Women who eat low-fat yoghurt while pregnant increase their chances of having children who develop asthma and hay fever, a study has found. Belief till now was completely the opposite.
Daily yoghurt consumption raised the odds of giving birth to a child who suffered from asthma by the age of seven 1.6 times said researchers of the new study. Eating yoghurt almost doubled a mother's chances of her child being diagnosed with allergic rhinitis, or hay fever. However, the same study of 61,912 women in the Netherlands found that drinking milk during pregnancy had a small protective effect.
The researchers wanted to see whether fatty acids found in dairy products could help prevent childhood allergies. They are still investigating the surprising link and believe it may not be a direct causal association.
Lead researcher Dr Ekaterina Maslova, from the Harvard School of Public Health in Boston, US, said, “This is the first study of its kind to link low-fat yoghurt intake during pregnancy with an increased risk of asthma and hay fever in children. This could be for a number of reasons and we will further investigate whether this is linked to certain nutrients or whether people who ate yoghurt regularly had similar lifestyle and dietary patterns which could explain the increased risk of asthma.” Maslova has been working with data at the Centre for Foetal Programming at Statens Serum Institut, Denmark, according to a Harvard statement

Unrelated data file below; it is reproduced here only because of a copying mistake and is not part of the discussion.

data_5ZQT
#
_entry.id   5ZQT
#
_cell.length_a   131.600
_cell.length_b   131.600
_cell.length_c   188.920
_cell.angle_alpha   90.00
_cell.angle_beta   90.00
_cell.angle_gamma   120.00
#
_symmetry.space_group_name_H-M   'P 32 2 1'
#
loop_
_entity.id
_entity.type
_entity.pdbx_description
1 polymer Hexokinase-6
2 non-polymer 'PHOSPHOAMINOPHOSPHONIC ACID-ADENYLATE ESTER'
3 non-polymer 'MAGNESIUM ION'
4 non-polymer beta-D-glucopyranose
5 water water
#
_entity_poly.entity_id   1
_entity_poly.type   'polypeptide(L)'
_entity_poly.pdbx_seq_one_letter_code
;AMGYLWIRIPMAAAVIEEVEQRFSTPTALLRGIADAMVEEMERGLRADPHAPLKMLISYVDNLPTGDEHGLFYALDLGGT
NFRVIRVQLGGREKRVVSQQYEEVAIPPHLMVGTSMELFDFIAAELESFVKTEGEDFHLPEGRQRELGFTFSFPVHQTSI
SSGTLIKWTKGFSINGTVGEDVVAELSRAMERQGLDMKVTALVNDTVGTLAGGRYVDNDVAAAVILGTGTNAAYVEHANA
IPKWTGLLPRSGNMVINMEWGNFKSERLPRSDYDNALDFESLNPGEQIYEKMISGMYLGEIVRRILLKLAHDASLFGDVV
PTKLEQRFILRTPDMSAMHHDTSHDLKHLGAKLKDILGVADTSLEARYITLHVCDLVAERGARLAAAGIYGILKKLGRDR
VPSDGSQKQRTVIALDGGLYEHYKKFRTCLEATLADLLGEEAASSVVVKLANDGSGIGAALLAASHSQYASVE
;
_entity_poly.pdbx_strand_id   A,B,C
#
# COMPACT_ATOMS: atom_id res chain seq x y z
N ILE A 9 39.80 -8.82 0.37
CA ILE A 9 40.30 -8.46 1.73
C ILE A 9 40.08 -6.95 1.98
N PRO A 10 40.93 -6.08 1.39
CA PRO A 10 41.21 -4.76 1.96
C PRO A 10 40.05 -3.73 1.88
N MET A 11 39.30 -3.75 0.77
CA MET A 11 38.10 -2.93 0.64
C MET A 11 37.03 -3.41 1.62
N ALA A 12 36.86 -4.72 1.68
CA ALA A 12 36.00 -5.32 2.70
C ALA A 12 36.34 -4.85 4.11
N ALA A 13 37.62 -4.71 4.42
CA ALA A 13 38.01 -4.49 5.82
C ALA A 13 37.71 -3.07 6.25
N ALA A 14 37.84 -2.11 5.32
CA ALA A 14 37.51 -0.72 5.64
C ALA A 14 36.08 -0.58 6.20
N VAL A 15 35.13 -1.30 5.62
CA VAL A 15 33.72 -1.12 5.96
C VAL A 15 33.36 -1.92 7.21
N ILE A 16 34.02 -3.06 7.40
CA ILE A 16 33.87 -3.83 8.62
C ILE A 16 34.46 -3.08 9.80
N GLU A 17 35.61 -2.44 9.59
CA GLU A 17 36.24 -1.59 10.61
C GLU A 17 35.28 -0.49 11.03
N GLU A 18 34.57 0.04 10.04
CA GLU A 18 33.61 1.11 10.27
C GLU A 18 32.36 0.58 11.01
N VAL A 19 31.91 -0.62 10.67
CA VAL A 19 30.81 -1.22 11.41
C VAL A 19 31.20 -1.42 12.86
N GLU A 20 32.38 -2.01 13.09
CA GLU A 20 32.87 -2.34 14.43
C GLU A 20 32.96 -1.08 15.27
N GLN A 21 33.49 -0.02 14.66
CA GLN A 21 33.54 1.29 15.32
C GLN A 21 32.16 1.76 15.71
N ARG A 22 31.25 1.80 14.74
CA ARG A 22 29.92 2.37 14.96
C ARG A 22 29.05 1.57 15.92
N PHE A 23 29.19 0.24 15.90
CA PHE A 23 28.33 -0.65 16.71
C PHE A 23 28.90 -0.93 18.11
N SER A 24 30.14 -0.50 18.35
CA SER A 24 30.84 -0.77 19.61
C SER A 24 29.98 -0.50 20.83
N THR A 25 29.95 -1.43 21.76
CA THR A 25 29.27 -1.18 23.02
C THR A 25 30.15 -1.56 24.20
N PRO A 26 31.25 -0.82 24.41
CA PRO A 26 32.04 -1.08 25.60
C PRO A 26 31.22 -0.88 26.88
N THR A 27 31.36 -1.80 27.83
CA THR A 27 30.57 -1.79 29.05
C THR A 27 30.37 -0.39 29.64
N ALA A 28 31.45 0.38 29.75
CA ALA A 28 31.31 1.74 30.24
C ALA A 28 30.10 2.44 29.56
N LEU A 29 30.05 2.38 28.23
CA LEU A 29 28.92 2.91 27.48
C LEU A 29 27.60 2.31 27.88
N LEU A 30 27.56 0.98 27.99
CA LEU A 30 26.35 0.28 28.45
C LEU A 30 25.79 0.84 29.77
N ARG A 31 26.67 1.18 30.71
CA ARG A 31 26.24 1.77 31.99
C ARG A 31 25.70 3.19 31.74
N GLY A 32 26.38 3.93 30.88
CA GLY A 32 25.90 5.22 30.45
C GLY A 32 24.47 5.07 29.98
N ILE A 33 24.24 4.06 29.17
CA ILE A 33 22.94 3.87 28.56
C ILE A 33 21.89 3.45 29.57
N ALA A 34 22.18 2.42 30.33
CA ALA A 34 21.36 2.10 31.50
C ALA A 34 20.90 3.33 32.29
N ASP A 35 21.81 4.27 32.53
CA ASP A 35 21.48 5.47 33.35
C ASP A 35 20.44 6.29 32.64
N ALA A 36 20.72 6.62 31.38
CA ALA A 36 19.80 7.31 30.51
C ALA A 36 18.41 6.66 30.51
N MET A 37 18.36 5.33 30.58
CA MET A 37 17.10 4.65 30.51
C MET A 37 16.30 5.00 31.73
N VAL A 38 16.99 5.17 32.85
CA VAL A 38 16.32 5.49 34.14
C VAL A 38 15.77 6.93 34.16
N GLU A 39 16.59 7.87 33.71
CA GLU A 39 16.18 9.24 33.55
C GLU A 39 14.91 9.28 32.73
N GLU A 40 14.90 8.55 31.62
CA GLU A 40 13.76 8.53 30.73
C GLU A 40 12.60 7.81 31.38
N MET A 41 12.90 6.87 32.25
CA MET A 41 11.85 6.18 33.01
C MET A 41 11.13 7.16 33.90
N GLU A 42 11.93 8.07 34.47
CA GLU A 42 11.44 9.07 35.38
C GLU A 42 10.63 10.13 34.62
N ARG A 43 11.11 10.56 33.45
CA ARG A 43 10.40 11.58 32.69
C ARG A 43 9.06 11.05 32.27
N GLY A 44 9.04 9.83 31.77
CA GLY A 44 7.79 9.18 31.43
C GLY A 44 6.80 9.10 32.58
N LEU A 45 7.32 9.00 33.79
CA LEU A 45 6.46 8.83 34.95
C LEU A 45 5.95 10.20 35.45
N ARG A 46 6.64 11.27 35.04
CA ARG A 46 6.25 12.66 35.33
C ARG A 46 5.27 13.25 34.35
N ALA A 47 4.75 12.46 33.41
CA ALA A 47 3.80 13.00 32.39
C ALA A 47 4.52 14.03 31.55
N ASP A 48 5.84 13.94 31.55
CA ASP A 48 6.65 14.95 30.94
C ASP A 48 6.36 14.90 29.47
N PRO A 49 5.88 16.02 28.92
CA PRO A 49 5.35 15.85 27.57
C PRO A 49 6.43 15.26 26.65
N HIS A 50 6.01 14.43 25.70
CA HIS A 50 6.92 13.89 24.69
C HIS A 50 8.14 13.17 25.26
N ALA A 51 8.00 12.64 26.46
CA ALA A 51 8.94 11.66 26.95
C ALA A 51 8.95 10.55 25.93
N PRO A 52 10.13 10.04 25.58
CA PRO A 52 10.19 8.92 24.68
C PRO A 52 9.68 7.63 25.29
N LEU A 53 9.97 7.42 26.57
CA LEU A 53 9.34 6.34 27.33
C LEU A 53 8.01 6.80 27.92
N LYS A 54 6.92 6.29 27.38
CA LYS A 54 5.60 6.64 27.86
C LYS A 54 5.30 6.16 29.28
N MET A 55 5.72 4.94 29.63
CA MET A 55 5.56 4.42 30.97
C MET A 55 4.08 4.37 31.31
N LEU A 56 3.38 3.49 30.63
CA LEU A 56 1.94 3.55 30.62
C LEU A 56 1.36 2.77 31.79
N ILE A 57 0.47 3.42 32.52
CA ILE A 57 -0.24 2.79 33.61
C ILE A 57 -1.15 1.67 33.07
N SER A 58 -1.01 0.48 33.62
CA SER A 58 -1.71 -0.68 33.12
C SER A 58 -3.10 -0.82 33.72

Results of the study will be presented at the European Respiratory Society's annual meeting in Amsterdam on September 25. They were made publicly available online today.